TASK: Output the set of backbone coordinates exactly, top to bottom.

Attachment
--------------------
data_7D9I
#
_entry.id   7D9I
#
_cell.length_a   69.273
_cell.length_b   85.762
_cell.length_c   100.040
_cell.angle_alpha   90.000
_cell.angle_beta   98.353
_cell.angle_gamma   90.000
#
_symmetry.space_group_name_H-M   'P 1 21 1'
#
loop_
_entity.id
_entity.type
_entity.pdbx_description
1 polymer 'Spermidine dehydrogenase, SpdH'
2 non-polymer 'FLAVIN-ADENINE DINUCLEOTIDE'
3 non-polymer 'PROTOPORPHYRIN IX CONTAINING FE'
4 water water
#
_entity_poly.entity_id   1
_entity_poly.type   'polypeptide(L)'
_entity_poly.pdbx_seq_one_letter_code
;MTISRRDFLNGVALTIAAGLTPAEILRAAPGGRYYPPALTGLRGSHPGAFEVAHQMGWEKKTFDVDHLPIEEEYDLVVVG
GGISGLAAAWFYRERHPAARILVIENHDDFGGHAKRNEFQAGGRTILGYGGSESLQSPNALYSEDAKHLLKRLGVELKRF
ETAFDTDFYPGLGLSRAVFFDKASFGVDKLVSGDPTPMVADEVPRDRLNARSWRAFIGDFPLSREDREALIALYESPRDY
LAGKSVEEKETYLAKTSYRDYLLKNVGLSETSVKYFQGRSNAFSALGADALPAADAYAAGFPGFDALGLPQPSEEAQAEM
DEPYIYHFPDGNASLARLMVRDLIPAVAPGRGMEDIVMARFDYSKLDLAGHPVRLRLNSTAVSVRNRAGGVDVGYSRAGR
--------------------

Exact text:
data_7D9I
#
_entry.id   7D9I
#
_cell.length_a   69.273
_cell.length_b   85.762
_cell.length_c   100.040
_cell.angle_alpha   90.000
_cell.angle_beta   98.353
_cell.angle_gamma   90.000
#
_symmetry.space_group_name_H-M   'P 1 21 1'
#
loop_
_entity.id
_entity.type
_entity.pdbx_description
1 polymer 'Spermidine dehydrogenase, SpdH'
2 non-polymer 'FLAVIN-ADENINE DINUCLEOTIDE'
3 non-polymer 'PROTOPORPHYRIN IX CONTAINING FE'
4 water water
#
_entity_poly.entity_id   1
_entity_poly.type   'polypeptide(L)'
_entity_poly.pdbx_seq_one_letter_code
;MTISRRDFLNGVALTIAAGLTPAEILRAAPGGRYYPPALTGLRGSHPGAFEVAHQMGWEKKTFDVDHLPIEEEYDLVVVG
GGISGLAAAWFYRERHPAARILVIENHDDFGGHAKRNEFQAGGRTILGYGGSESLQSPNALYSEDAKHLLKRLGVELKRF
ETAFDTDFYPGLGLSRAVFFDKASFGVDKLVSGDPTPMVADEVPRDRLNARSWRAFIGDFPLSREDREALIALYESPRDY
LAGKSVEEKETYLAKTSYRDYLLKNVGLSETSVKYFQGRSNAFSALGADALPAADAYAAGFPGFDALGLPQPSEEAQAEM
DEPYIYHFPDGNASLARLMVRDLIPAVAPGRGMEDIVMARFDYSKLDLAGHPVRLRLNSTAVSVRNRAGGVDVGYSRAGR